ANGELES NATIONAL FOREST — Federal fire investigators confirmed over the weekend that, as initially suspected, the Williams Fire was sparked by a parked car.
The wildfire ignited shortly after 2 p.m. Sept. 2 near Camp Williams, along East Fork Road, and grew to 4,192 acres before hundreds of firefighters fully contained it Tuesday, officials said. About 315 personnel continue to monitor and “mop up” the largely inactive fire.
It was sparked by a car parked on tall grass, ANF Supervisor Nathan Judy said. The hot undercarriage of the car ignited the grass, which set the car ablaze and ignited what what later become known as the Williams Fire. The fire spread quickly uphill.
“(The car) was parked right next to a steep hillside in a canyon,” Judy said.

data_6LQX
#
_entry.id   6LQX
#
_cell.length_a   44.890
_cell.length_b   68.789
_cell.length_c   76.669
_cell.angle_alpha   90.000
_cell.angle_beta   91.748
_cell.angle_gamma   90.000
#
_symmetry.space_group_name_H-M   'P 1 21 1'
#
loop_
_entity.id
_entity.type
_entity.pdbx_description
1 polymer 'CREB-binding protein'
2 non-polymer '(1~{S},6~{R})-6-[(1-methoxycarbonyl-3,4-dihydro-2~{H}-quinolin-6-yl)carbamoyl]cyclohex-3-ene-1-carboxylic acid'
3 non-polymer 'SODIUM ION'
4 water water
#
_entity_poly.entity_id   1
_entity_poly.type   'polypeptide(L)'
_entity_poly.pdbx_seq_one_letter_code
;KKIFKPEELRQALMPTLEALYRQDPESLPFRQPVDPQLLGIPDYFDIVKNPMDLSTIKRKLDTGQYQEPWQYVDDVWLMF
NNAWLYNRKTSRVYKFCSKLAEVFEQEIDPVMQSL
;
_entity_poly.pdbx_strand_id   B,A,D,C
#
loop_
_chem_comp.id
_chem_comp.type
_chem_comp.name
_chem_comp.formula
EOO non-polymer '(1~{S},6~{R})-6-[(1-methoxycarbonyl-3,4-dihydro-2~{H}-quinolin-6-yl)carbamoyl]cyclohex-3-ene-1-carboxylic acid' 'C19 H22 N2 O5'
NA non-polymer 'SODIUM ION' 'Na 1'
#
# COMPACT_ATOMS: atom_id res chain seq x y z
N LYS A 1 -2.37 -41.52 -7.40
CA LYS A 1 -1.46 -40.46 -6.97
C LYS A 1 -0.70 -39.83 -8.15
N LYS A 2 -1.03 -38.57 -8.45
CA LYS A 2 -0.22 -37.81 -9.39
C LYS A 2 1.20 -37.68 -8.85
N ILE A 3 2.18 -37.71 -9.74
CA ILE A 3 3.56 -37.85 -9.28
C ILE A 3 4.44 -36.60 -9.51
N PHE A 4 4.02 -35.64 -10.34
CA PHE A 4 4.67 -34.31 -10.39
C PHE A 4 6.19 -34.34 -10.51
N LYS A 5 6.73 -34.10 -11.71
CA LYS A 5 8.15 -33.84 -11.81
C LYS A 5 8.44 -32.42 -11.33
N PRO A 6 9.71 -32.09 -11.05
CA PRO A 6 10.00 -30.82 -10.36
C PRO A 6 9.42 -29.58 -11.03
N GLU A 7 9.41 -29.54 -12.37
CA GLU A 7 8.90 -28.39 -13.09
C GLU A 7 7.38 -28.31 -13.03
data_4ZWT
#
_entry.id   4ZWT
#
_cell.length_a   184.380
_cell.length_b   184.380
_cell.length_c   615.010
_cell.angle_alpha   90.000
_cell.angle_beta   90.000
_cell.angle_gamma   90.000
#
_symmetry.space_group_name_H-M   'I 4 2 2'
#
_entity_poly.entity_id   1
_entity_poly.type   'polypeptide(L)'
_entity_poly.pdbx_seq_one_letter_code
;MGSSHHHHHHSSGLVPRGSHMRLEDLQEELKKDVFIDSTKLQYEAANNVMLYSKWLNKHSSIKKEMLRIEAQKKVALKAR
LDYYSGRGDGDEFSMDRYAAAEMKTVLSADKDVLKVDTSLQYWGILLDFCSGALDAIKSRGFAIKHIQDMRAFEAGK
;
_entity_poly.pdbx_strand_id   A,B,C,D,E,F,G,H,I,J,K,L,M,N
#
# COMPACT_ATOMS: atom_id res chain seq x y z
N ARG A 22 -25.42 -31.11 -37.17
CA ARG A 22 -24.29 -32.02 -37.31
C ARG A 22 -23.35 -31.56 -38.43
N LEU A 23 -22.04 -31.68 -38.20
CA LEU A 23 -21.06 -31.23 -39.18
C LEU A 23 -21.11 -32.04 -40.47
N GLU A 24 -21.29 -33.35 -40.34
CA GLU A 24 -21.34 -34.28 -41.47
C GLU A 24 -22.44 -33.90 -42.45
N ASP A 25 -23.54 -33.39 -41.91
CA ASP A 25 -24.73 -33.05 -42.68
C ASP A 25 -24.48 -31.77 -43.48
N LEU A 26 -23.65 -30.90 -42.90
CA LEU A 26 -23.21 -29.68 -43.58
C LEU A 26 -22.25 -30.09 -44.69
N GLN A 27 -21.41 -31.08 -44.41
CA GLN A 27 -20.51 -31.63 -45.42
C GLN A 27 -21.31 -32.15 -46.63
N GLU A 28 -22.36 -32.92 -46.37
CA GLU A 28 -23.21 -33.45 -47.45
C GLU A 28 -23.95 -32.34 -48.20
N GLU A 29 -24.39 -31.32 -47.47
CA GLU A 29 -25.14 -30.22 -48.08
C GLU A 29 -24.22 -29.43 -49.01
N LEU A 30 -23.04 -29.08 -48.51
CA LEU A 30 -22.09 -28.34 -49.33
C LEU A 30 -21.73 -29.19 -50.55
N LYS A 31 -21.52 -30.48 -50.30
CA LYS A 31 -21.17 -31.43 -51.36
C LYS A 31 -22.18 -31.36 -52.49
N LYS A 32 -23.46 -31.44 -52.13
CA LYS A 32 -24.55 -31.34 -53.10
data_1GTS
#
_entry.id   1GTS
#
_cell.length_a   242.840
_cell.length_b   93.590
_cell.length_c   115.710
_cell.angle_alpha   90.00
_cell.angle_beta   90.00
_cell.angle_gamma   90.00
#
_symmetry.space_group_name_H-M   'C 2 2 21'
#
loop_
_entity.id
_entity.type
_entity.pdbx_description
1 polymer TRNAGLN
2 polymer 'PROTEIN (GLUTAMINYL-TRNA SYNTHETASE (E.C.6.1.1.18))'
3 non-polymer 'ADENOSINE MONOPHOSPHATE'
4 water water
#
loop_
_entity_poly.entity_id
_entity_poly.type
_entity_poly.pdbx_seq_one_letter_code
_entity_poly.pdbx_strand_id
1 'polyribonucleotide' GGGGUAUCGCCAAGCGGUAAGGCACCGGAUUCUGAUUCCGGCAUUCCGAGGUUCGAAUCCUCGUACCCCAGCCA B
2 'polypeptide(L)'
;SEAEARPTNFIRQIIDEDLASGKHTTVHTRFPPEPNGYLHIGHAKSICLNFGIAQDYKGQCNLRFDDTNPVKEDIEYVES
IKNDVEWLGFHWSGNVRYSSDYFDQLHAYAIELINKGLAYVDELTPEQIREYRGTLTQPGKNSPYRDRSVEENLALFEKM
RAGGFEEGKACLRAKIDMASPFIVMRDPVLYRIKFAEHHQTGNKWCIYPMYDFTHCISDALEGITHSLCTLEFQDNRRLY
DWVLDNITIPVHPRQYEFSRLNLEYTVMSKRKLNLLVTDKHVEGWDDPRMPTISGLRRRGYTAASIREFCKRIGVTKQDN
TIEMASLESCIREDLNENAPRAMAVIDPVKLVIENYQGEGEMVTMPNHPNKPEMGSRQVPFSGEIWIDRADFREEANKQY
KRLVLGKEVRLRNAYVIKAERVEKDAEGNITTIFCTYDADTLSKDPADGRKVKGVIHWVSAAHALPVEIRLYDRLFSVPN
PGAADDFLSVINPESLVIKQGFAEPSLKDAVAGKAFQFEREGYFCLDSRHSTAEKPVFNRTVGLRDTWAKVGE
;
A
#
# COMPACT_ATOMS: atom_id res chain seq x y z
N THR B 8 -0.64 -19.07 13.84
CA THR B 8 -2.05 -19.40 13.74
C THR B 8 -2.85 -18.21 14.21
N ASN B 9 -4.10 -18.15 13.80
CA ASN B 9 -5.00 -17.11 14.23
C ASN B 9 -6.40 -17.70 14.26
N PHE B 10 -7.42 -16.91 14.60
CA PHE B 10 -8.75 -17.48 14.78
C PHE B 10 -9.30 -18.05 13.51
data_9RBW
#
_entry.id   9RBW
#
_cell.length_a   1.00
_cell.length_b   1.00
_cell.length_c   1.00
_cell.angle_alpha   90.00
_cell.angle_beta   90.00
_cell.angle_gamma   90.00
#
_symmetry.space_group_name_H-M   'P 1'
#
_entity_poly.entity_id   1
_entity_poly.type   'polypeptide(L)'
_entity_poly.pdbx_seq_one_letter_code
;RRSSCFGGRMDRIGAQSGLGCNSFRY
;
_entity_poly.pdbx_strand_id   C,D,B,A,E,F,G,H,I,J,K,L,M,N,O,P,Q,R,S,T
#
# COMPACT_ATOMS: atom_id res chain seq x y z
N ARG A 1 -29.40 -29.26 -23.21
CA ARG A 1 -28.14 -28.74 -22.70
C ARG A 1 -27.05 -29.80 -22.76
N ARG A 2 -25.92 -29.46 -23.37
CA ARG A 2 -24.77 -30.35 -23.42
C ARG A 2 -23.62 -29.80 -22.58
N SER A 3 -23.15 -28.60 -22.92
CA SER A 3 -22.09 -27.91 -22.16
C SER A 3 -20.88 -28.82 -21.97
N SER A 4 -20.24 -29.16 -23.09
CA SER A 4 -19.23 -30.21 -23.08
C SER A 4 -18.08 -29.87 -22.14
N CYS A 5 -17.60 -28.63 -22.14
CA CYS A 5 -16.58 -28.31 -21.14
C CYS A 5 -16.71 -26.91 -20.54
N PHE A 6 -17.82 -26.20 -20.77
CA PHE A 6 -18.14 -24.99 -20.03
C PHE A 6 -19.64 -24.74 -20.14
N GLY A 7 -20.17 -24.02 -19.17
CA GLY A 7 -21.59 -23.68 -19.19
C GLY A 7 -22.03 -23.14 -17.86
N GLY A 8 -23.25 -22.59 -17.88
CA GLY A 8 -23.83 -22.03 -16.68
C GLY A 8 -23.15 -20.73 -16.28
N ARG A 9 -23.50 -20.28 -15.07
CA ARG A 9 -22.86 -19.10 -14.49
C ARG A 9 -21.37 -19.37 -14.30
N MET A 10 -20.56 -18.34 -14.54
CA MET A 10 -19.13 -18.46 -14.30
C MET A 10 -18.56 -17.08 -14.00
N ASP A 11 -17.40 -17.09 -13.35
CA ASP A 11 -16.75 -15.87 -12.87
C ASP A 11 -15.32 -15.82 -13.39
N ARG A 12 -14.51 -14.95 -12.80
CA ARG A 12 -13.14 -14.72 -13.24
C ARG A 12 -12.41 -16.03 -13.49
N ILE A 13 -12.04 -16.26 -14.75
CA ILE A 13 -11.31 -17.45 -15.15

Officials have been aware of the possibility a car sparked the fire since the day it first erupted and grew to over 1,000 acres.
Sheriff’s deputies initially responded to a report of a car fire when they encountered the wildfire. A tow truck was seen removing a badly charred car from the forest during the first day of the incident.
The car belonged to a forest visitor, Judy said, and it will be up to prosecutors to determine whether any criminal charges will be filed in connection with the fire.
In the meantime, Judy described the official determination of the cause as a “teachable moment,” and advised forest visitors to be mindful of where they park their cars, avoiding flammable materials such as tall grasses.
No structures were damaged by the Williams fire, and the only injuries reported were a handful of heat-related issues experienced by firefighters.
Officials said the cost of fighting the Williams Fire exceeded $8 million.